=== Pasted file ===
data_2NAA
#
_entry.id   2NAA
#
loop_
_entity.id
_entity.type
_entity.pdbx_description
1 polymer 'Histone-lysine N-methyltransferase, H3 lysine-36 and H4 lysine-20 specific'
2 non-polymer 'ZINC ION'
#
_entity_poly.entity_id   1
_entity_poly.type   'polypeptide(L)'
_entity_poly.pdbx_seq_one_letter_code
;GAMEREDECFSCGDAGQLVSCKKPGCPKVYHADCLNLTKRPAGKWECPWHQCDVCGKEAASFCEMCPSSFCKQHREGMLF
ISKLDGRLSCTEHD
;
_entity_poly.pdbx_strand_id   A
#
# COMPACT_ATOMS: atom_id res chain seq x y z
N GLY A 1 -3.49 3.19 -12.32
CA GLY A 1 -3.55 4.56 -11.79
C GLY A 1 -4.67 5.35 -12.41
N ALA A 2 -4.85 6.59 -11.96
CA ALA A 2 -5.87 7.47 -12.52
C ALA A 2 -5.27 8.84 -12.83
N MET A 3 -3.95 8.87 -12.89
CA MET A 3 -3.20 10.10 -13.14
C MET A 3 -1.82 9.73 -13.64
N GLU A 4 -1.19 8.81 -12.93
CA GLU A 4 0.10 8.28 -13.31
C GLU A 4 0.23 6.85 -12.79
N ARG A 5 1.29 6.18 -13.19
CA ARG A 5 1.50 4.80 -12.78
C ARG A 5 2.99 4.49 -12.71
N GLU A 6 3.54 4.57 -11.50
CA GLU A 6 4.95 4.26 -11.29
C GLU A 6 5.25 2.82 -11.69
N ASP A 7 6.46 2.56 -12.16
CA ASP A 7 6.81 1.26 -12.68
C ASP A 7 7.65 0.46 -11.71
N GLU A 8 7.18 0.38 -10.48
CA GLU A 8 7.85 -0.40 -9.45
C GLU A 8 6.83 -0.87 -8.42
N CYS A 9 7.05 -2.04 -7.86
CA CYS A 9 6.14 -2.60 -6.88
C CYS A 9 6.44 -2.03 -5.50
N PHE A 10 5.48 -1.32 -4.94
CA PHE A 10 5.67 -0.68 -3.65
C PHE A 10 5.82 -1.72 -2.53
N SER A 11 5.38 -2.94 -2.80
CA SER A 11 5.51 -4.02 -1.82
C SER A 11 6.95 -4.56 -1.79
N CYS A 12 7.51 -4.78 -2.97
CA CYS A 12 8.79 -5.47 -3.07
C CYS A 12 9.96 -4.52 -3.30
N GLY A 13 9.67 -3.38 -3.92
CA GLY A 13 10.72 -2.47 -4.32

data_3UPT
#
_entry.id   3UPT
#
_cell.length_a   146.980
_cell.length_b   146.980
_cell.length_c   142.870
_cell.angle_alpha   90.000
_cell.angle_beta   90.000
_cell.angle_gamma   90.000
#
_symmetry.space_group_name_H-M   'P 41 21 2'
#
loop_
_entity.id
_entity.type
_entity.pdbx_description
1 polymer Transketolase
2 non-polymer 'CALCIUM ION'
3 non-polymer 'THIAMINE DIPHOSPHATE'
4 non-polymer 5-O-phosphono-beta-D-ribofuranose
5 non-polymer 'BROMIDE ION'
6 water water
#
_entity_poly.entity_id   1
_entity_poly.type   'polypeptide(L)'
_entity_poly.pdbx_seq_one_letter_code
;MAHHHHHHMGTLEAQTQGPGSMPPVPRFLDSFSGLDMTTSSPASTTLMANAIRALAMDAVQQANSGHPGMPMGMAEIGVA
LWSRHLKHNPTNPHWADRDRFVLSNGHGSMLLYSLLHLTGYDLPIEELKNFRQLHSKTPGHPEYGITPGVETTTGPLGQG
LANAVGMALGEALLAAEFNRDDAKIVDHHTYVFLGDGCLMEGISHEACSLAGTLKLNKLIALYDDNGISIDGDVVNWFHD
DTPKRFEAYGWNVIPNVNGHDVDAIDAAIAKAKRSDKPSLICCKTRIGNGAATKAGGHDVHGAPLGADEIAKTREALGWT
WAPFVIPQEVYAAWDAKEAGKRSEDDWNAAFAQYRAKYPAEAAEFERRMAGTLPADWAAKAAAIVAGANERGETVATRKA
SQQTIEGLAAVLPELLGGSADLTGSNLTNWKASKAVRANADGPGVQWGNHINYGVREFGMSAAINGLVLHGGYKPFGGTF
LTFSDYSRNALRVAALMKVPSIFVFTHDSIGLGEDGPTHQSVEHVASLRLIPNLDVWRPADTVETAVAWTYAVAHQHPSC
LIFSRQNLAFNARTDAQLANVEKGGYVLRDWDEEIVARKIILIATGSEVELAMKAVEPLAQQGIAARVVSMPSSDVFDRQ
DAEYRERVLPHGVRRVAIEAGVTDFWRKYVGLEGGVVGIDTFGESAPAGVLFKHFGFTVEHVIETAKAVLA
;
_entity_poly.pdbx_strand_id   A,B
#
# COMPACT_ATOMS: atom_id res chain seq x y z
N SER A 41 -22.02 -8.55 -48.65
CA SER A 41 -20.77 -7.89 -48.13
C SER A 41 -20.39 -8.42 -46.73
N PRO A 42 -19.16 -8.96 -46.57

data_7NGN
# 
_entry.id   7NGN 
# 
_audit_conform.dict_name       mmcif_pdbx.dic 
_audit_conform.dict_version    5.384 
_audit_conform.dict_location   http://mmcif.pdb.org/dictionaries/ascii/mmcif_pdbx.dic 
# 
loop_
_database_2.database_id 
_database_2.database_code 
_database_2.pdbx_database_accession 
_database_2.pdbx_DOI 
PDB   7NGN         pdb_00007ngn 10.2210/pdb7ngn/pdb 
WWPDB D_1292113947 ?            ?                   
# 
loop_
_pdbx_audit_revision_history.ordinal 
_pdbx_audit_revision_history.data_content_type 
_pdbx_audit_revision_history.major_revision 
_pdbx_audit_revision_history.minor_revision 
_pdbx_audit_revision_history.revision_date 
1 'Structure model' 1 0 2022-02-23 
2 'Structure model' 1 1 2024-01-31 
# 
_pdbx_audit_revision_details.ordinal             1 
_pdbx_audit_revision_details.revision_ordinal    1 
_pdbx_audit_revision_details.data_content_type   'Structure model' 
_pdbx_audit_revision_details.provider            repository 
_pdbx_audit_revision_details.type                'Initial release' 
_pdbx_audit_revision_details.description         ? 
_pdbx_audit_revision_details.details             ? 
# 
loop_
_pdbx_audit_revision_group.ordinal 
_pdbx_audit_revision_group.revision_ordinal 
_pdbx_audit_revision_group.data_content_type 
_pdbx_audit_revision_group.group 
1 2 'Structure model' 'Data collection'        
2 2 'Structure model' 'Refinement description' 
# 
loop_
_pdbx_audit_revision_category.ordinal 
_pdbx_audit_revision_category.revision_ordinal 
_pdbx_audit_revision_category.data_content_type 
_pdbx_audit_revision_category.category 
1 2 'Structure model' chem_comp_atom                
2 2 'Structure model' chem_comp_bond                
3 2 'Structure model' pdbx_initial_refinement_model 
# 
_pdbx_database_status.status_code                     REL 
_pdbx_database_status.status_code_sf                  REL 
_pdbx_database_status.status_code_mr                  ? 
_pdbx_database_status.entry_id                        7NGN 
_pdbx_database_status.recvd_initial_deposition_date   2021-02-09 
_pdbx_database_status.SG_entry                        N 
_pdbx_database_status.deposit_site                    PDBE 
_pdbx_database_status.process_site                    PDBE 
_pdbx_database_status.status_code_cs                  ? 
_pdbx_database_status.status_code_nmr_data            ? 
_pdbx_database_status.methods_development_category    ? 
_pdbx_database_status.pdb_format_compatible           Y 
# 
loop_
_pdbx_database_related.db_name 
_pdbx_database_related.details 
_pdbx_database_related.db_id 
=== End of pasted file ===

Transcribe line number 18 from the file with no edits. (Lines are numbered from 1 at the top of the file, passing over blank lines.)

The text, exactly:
_entity_poly.pdbx_strand_id   A